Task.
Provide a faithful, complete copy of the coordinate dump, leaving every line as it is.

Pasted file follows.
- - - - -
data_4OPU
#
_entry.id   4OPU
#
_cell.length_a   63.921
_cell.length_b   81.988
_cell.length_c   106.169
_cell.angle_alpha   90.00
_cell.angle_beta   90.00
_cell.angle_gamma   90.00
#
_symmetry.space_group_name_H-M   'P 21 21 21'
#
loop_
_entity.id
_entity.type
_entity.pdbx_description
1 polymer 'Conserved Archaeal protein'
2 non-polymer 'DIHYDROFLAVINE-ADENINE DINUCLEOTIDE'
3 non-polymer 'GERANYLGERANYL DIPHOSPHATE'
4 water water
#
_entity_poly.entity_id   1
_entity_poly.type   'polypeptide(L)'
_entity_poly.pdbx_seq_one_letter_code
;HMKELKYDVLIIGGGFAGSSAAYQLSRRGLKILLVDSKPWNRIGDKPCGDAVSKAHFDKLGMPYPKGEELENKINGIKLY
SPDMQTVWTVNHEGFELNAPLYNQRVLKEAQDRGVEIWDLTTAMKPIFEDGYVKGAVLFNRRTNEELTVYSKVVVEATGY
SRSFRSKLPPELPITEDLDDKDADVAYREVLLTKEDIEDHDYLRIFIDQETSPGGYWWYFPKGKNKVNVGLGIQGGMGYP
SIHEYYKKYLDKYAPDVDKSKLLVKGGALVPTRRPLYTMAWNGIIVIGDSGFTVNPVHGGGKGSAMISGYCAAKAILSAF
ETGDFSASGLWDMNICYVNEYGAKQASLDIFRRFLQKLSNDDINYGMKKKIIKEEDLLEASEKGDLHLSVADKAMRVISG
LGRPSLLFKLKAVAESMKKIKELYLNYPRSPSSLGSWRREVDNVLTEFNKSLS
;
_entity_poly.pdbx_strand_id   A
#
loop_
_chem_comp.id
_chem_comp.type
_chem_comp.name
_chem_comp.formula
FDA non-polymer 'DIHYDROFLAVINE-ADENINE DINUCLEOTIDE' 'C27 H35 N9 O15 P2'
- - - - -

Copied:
data_4OPU
#
_entry.id   4OPU
#
_cell.length_a   63.921
_cell.length_b   81.988
_cell.length_c   106.169
_cell.angle_alpha   90.00
_cell.angle_beta   90.00
_cell.angle_gamma   90.00
#
_symmetry.space_group_name_H-M   'P 21 21 21'
#
loop_
_entity.id
_entity.type
_entity.pdbx_description
1 polymer 'Conserved Archaeal protein'
2 non-polymer 'DIHYDROFLAVINE-ADENINE DINUCLEOTIDE'
3 non-polymer 'GERANYLGERANYL DIPHOSPHATE'
4 water water
#
_entity_poly.entity_id   1
_entity_poly.type   'polypeptide(L)'
_entity_poly.pdbx_seq_one_letter_code
;HMKELKYDVLIIGGGFAGSSAAYQLSRRGLKILLVDSKPWNRIGDKPCGDAVSKAHFDKLGMPYPKGEELENKINGIKLY
SPDMQTVWTVNHEGFELNAPLYNQRVLKEAQDRGVEIWDLTTAMKPIFEDGYVKGAVLFNRRTNEELTVYSKVVVEATGY
SRSFRSKLPPELPITEDLDDKDADVAYREVLLTKEDIEDHDYLRIFIDQETSPGGYWWYFPKGKNKVNVGLGIQGGMGYP
SIHEYYKKYLDKYAPDVDKSKLLVKGGALVPTRRPLYTMAWNGIIVIGDSGFTVNPVHGGGKGSAMISGYCAAKAILSAF
ETGDFSASGLWDMNICYVNEYGAKQASLDIFRRFLQKLSNDDINYGMKKKIIKEEDLLEASEKGDLHLSVADKAMRVISG
LGRPSLLFKLKAVAESMKKIKELYLNYPRSPSSLGSWRREVDNVLTEFNKSLS
;
_entity_poly.pdbx_strand_id   A
#
loop_
_chem_comp.id
_chem_comp.type
_chem_comp.name
_chem_comp.formula
FDA non-polymer 'DIHYDROFLAVINE-ADENINE DINUCLEOTIDE' 'C27 H35 N9 O15 P2'